This blog normally comments on college football and college basketball, but we saw the Super Bowl, saw the Corey Clement catch, saw the Zach Ertz catch, heard Cris Collinsworth, waited with all of America for the reviews, so we have to get this off our chest. Philadelphia, you are mad at the wrong person. US Rep Brendan Boyle, your anger is misdirected.

The man we should all have in our sights is NFL Commissioner Roger Goodell. The catch rule is his rule. The catch rule is clearly a bad rule. Here’s how you can tell if a rule is poorly conceived:

  1. Fans can’t watch the game with confidence that what they see is what they’ll be told they saw.
  2. Announcers can’t reliably interpret or explain the rule and can’t watch the game with confidence that what they see is what they’ll be told they saw.
  3. On field referees can’t consistently make calls in compliance with the rule. Like the rest of us, they wait to be told what they saw.
  4. A pinstriped suit in New York City is required to interpret the rule and tell everyone in the stadium what they saw. After the fact. After an interminable pause in the action.
  5. The offensive team’s momentum is broken.
  6. The defensive team is awarded an unofficial timeout.

The catch rule violates all six precepts of football enjoyment. Cris Collinsworth is not to blame for speculating on the possible rulings of the Corey Clement catch and the Zach Ertz catch. While it is true that those plays were obvious catches for 100 years of Pro Football, it is no longer obvious in the age of the Roger Goodell catch rule. Collinsworth was filling air time and was not maliciously ruining the evening for Eagles’ fans or the rest us football fans for that matter.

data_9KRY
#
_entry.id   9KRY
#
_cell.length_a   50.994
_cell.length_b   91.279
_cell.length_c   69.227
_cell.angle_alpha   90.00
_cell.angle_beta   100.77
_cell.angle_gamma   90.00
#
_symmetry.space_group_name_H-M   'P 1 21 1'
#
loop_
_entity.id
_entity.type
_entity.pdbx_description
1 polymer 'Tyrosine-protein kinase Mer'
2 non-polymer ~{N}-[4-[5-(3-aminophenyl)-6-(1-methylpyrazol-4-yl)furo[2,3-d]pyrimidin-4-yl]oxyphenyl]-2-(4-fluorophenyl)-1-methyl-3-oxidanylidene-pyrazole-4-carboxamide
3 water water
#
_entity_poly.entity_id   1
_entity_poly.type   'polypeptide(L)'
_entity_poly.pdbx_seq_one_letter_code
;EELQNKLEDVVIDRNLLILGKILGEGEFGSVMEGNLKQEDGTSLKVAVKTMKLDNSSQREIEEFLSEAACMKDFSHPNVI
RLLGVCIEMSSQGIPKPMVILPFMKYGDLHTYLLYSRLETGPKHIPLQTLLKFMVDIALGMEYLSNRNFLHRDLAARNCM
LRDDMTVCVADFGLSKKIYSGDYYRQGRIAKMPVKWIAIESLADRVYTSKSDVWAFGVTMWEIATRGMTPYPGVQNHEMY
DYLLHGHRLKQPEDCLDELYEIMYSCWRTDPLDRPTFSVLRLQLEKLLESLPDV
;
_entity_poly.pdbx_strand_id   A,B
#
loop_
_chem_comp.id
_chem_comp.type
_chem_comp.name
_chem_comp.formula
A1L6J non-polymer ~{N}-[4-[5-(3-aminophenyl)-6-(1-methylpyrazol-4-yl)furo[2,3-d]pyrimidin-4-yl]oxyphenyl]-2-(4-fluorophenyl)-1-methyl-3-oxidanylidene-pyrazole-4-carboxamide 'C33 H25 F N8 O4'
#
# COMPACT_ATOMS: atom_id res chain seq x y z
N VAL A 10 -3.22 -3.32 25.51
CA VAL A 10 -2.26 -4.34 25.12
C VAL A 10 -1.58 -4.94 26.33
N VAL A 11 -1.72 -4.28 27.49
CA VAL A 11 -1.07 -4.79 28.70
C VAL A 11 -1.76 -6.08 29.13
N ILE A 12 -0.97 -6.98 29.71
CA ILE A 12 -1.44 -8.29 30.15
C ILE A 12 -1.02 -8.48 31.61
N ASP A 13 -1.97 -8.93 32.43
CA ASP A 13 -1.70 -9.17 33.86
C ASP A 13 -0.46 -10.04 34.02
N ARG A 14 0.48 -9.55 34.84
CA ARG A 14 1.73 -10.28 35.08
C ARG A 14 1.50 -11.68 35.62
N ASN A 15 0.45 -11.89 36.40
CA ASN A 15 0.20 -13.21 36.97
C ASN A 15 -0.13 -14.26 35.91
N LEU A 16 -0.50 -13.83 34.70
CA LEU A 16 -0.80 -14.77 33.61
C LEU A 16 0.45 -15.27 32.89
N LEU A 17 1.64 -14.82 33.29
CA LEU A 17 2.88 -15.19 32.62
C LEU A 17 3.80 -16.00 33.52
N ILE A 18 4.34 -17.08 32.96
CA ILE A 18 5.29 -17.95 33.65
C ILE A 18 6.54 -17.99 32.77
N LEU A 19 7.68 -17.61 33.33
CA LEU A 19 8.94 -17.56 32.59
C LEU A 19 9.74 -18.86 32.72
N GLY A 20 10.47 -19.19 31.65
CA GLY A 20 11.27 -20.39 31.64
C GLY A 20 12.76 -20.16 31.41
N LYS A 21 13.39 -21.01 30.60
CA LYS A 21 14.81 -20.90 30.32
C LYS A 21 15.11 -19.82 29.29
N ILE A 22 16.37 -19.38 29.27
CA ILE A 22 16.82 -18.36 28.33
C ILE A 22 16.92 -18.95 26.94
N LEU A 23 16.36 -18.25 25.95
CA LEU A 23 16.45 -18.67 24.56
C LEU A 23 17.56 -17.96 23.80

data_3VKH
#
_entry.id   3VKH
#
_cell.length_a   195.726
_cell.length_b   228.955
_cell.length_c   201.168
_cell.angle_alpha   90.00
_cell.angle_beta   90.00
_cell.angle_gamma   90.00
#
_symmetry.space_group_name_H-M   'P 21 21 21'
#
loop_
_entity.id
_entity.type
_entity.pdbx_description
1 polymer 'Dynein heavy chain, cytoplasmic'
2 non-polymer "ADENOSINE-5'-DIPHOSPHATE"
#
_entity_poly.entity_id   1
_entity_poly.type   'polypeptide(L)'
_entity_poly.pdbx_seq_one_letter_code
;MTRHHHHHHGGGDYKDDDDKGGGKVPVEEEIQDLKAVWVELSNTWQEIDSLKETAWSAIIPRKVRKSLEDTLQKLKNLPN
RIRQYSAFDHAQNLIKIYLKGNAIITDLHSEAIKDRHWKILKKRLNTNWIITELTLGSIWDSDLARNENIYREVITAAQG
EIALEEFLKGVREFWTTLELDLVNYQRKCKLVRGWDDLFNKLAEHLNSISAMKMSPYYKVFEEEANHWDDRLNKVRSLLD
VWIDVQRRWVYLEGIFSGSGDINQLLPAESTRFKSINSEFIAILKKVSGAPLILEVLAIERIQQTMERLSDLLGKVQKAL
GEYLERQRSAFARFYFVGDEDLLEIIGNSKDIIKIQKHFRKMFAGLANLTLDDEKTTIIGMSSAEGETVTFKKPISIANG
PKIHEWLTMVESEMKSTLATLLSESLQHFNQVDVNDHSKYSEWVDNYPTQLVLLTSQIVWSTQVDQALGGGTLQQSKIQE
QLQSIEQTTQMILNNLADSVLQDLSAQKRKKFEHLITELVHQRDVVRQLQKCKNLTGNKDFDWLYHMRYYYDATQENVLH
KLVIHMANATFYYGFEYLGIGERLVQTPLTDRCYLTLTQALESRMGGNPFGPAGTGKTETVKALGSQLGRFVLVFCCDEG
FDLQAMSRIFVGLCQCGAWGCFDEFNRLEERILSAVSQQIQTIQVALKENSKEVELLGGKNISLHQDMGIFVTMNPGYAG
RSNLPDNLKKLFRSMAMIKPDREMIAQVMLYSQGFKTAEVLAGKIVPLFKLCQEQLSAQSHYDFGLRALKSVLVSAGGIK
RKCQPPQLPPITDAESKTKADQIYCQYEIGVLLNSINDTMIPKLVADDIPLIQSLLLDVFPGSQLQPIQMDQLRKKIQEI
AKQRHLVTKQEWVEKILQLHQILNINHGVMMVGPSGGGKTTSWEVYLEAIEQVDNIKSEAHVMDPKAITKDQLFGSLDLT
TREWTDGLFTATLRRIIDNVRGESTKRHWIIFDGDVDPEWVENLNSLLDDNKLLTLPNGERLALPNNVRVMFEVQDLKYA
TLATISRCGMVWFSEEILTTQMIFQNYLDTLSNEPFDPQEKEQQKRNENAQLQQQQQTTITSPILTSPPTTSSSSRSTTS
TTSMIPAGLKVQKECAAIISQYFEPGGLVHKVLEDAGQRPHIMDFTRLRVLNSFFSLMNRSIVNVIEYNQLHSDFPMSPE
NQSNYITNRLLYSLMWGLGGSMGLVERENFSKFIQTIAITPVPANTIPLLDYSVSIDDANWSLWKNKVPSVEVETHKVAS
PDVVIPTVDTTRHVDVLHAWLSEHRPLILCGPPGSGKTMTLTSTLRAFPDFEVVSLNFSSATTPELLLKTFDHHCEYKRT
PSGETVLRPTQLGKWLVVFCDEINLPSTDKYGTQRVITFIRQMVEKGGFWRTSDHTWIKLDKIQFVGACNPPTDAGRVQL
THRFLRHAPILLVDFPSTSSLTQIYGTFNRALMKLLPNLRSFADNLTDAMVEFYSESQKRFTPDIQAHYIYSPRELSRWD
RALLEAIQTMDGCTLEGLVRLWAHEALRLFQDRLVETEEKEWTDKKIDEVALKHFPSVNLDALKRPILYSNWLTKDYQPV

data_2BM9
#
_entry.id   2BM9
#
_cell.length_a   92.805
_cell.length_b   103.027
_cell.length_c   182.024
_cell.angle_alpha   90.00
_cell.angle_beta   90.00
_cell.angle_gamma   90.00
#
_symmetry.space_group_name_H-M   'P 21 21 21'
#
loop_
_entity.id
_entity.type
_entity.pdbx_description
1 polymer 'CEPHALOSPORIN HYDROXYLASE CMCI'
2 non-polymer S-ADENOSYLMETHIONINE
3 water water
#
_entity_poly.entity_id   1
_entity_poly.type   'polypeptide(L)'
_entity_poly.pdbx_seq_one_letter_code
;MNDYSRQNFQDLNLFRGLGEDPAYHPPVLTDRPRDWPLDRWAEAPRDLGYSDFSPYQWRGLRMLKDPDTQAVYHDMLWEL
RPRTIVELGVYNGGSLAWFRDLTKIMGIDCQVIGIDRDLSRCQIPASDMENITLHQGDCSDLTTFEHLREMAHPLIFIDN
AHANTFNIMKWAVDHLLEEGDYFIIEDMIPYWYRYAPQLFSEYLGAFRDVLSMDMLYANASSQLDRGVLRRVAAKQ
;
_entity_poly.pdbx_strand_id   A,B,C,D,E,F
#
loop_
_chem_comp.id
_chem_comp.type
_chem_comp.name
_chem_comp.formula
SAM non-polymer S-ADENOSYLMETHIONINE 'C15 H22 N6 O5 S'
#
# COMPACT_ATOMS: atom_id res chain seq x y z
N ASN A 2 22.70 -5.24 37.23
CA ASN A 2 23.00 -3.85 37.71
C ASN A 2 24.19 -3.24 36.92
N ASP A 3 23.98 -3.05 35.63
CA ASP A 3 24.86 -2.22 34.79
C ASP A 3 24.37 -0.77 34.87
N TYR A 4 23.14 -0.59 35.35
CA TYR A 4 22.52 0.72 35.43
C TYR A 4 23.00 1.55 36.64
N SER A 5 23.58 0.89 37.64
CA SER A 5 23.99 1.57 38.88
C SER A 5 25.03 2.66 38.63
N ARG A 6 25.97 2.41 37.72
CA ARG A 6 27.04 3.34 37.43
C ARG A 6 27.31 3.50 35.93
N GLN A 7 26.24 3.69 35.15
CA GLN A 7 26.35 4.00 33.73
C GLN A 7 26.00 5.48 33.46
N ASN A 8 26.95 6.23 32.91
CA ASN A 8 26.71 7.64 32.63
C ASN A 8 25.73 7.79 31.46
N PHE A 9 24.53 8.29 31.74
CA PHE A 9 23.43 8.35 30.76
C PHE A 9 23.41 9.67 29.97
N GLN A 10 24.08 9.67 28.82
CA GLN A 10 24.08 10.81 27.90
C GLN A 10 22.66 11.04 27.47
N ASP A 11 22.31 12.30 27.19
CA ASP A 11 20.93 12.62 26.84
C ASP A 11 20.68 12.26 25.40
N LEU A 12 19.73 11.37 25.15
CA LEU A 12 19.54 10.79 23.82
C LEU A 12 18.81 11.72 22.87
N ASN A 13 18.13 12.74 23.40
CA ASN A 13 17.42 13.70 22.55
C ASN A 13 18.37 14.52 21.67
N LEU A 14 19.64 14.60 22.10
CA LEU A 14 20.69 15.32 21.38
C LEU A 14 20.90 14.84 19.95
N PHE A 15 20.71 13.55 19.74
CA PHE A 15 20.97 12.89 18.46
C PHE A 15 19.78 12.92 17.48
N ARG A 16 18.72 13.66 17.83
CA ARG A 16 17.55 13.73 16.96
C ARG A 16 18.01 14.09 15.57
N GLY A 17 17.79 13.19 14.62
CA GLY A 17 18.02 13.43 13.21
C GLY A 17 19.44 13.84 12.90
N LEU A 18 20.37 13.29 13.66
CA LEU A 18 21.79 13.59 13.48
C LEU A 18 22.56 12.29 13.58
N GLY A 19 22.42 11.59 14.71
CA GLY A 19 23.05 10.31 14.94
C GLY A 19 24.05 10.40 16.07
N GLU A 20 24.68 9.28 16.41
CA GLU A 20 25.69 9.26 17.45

The catch rule is ill-conceived for two reasons:

  1. The rule supplies the defense with a twelfth player, a player not in uniform, a player known for 100 years as the ground.
  2. It turns pass receivers into a separate category of player by introducing boundary rules applicable only to them. Every other category of player can break the boundary of the goal line and instantaneously score a touchdown, irrespective of any subsequent loss of control of the ball. A receiver’s play is interpreted differently. Every other player can lose control of the ball after breaking the out-of-bounds boundary. Not a receiver. A player not even on the field of play—the ground out of bounds—can invalidate a catch. How absurd!

Fixing the rule is quite simple:

  1. The moment any player in contact with the ball breaks a boundary, sideline or goal line or end line, the play is over. Instantaneously. No action following the boundary break has any effect on the play.
  2. A catch ends the moment a player secures possession of the ball, after which all players are runners. All players can then advance the ball, fumble the ball or be tackled.

If we adopt these simple rule changes we can delete forever from the announcers’ lexicon the abominable phrases: “The ball was moving,” and “He didn’t complete the process.”

As for the two catches in review during the Super Bowl: Both were disputable under the Goodell catch rule—which was Collinsworth’s point—and both were good catches under the more logical revisions suggested above. Ertz was clearly a runner, having taken three strides before reaching the twelfth defender in the end zone. Clement’s foot that violated the back of the end line was step number three after securing the ball, not step number two.

So, the pinstriped suit gave us the calls we wanted, the Eagles received a well-deserved win, Collinsworth did his usual, exemplary job, and Pat’s fans will just have to suck it up.